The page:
I never listen to the praise channels.
I drink in the never ending sky and the limitless horizon. If you are from the lands of big sky, nothing is more comforting and inviting than the long, distant horizon. You revel in your smallness. If you aren’t native to the sky, it is nothing but a barren, foreign, emotionally disconcerting country.
No matter what you call it: plains, prairie, steppe, or llano, you either love it or you don’t. Big sky country demands an emotion. I have never met someone who is indifferent to it.
Wrapping up a shift and sliding onto the open highway combines two great sensations: the freedom of being both off the clock and off the grid.
It is a moment bordering on intoxication.
An hour later, I take a left turn and merge onto the interstate. The wet, acrid smell of the nearby feedlot invades my car. Immediately, I am in a different world.
The large UPS truck trailers remind me of modern e-commerce and our intense, modern interconnectedness. I navigate the huge RVs doing their seasonal migrations. I pass turn offs for the large truck stops with chain fast-food restaurants attached.
The local radio station starts to crackle with static. The City’s more powerful antennas have already begun to crowd out the rural stations. I give in and switch to one of the City’s stations. The finely polished voices badges me to consider refinancing to roll my high interest debt into a low interest mortgage.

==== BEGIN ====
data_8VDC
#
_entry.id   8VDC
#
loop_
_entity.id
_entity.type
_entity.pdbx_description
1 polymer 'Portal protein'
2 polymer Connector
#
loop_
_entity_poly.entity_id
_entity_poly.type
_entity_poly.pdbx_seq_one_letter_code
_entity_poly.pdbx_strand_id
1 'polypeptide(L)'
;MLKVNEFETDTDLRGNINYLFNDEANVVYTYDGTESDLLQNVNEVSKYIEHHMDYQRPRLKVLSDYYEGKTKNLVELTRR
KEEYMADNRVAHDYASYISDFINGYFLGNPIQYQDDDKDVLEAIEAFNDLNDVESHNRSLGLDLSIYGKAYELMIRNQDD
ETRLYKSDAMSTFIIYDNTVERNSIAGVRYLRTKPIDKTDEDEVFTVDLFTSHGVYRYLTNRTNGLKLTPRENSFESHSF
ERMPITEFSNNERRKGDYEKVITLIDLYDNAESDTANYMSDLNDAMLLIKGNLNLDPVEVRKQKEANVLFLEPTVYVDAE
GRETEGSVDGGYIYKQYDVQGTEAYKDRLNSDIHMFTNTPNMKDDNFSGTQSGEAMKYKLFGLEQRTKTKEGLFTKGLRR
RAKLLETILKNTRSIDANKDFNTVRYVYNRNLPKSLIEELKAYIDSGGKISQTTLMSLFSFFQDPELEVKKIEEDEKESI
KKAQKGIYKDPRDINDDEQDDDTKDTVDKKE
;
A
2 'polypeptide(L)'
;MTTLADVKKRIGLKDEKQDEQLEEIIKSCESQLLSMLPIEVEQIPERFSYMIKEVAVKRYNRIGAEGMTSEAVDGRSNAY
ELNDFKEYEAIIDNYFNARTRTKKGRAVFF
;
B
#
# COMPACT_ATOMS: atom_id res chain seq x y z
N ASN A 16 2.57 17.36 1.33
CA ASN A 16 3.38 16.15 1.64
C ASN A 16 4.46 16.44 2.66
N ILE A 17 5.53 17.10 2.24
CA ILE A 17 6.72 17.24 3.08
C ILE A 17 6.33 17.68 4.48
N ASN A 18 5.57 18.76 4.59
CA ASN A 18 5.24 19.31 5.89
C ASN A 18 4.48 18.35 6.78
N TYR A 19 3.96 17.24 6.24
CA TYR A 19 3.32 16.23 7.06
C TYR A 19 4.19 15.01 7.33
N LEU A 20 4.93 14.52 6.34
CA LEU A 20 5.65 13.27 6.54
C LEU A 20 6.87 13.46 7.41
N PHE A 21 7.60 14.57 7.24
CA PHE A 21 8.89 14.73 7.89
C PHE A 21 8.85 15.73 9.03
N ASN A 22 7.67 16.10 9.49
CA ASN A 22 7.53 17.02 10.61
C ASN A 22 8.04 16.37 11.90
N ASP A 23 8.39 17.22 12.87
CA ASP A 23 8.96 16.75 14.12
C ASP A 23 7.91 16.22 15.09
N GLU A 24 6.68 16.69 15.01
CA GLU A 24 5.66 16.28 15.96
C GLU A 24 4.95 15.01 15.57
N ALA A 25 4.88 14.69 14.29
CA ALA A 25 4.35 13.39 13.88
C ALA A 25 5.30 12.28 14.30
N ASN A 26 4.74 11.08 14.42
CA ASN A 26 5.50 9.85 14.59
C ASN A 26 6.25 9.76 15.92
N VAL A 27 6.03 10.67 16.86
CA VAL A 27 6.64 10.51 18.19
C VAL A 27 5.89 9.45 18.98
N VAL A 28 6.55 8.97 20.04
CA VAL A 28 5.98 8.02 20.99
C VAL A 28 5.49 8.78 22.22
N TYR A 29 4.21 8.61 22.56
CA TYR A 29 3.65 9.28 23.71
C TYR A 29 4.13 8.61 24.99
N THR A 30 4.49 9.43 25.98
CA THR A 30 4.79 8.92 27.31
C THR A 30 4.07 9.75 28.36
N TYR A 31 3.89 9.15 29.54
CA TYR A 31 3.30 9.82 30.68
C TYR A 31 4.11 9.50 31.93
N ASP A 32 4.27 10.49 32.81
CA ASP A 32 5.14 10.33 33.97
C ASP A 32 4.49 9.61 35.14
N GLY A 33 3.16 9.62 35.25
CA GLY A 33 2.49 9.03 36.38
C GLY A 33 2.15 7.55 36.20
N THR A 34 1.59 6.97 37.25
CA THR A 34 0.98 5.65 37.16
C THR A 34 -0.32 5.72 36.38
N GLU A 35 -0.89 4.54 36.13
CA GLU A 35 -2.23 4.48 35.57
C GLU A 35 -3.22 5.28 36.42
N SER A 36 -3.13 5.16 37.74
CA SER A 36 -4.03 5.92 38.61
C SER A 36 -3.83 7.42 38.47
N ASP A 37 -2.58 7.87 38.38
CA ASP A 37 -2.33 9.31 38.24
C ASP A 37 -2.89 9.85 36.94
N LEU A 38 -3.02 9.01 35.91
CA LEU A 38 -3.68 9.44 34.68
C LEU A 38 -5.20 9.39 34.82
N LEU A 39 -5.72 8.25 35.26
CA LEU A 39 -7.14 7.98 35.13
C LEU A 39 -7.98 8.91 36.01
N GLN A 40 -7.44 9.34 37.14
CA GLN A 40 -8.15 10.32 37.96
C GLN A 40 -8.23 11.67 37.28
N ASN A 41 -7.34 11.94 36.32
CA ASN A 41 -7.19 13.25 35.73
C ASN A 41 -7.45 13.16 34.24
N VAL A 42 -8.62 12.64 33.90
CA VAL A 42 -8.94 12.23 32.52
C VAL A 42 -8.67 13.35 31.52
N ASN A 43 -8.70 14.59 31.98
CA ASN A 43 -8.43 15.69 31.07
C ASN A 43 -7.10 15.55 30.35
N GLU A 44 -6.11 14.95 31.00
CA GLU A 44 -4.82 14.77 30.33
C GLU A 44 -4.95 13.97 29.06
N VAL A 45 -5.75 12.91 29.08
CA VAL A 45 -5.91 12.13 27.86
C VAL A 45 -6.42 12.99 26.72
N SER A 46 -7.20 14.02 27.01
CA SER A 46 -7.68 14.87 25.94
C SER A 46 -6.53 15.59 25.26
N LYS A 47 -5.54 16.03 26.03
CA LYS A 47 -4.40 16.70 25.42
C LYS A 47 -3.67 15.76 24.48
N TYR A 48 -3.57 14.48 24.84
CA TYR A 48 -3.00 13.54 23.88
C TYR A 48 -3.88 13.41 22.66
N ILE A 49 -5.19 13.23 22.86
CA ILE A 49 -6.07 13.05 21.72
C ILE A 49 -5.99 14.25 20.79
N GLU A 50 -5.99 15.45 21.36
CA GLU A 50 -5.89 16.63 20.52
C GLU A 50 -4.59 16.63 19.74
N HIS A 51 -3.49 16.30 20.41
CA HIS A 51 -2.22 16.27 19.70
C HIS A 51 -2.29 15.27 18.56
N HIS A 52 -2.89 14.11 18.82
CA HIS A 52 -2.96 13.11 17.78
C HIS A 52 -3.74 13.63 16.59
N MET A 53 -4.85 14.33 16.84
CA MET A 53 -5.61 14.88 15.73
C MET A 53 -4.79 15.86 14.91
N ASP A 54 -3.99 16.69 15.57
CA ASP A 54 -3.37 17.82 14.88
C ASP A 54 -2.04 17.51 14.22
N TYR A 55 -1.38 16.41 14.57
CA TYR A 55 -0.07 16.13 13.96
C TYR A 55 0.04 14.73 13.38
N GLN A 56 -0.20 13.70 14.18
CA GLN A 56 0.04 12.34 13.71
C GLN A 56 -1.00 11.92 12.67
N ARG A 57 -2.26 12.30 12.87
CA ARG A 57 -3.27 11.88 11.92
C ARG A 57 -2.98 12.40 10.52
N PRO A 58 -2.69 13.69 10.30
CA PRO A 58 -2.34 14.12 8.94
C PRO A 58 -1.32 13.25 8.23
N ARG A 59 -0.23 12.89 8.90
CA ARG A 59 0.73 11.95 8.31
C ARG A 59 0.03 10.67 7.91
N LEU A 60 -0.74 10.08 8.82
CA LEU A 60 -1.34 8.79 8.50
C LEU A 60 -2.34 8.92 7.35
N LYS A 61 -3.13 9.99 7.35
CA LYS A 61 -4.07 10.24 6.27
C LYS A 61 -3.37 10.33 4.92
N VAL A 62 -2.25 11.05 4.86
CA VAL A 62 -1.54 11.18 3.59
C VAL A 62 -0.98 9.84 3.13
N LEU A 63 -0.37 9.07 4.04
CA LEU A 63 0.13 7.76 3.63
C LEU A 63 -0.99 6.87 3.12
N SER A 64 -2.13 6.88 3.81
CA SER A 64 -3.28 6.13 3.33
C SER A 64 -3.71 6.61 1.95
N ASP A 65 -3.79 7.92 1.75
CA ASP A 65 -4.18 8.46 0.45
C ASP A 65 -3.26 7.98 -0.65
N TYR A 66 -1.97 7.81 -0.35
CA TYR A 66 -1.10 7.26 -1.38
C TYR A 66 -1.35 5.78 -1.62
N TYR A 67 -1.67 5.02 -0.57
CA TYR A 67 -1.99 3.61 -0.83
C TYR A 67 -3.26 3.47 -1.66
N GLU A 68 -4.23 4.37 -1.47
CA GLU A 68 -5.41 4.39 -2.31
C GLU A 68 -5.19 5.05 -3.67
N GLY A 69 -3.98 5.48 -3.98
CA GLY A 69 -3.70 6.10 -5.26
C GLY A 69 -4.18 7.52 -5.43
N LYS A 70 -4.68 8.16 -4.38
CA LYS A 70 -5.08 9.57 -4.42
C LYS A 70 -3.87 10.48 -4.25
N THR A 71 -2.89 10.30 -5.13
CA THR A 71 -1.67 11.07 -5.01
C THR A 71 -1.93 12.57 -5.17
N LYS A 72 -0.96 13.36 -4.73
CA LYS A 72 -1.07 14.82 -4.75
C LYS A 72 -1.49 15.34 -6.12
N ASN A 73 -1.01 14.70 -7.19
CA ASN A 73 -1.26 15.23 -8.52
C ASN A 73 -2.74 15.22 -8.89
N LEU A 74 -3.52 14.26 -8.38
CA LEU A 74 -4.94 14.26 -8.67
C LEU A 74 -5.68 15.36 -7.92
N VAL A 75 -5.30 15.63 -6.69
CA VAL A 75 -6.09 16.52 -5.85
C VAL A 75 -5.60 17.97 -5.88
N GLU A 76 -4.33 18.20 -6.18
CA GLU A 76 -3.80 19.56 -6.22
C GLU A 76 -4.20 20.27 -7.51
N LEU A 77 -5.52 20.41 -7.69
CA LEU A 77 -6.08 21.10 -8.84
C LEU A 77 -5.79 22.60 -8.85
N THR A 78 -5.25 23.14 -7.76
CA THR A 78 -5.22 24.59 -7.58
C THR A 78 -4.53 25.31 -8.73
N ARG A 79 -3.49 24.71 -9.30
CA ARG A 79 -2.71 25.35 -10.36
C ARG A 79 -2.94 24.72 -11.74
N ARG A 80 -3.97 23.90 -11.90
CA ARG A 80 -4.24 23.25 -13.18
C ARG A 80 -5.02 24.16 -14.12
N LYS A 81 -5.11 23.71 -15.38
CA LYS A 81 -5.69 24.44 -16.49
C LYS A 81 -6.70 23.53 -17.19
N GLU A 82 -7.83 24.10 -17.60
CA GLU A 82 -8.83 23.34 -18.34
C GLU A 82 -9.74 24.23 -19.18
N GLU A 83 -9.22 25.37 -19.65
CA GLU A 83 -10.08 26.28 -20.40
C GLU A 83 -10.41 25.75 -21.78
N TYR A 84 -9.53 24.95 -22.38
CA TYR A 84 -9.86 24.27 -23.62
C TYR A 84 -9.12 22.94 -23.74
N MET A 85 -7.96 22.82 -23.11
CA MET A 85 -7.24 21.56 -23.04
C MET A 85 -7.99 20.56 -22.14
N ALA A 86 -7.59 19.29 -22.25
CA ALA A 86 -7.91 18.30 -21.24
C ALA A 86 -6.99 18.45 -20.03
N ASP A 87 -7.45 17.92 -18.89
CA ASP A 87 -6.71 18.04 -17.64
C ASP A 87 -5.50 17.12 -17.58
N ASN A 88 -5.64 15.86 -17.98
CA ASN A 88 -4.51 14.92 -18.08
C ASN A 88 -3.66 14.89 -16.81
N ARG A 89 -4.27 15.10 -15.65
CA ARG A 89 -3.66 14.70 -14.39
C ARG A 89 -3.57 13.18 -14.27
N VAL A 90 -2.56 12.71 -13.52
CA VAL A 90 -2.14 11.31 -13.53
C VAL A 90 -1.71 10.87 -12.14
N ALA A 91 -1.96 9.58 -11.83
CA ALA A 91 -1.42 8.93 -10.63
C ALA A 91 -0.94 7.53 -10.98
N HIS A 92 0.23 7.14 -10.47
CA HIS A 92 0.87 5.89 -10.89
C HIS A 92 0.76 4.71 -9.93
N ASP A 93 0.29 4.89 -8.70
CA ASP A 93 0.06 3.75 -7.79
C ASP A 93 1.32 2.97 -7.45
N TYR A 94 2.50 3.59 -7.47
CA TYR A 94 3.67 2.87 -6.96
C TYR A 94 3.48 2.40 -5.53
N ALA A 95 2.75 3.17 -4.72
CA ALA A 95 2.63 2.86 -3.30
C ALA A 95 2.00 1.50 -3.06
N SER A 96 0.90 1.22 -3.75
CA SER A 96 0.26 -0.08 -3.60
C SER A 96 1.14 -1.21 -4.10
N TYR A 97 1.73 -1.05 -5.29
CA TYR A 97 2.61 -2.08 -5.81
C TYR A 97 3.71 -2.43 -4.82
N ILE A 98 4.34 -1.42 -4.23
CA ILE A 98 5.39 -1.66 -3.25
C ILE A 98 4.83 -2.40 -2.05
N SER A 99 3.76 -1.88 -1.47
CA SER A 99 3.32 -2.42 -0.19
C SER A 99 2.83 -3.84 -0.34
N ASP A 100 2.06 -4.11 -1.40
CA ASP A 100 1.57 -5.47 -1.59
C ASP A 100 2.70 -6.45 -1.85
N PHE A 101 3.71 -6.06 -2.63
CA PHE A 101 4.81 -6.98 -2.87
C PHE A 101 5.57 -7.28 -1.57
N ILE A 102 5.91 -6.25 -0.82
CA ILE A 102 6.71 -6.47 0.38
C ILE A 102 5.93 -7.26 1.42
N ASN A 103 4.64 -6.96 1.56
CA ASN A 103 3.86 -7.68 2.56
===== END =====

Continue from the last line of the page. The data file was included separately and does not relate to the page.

Or, advertisements bombard me for questionable hormone replacements therapies, which will apparently making aging optional. Not to mention the not-so-subtle adds for clinics specializing in phosphodiesterase-5 inhibitors.
I have officially crossed a boundary. I have moved from a land where suffering is accepted as an unfortunate part of life to the regions where we are promised the power to opt out of suffering entirely.
“Life should be easy,” I hear. “Just buy this product and all the struggle will disappear. We have plenty of financing options available for you…”
I flip the channel, hear the start of an old Sheryl Crow song, and settle in for a five minute break from advertisements. I set the cruise control 10 mph faster than it had been on the two-lane.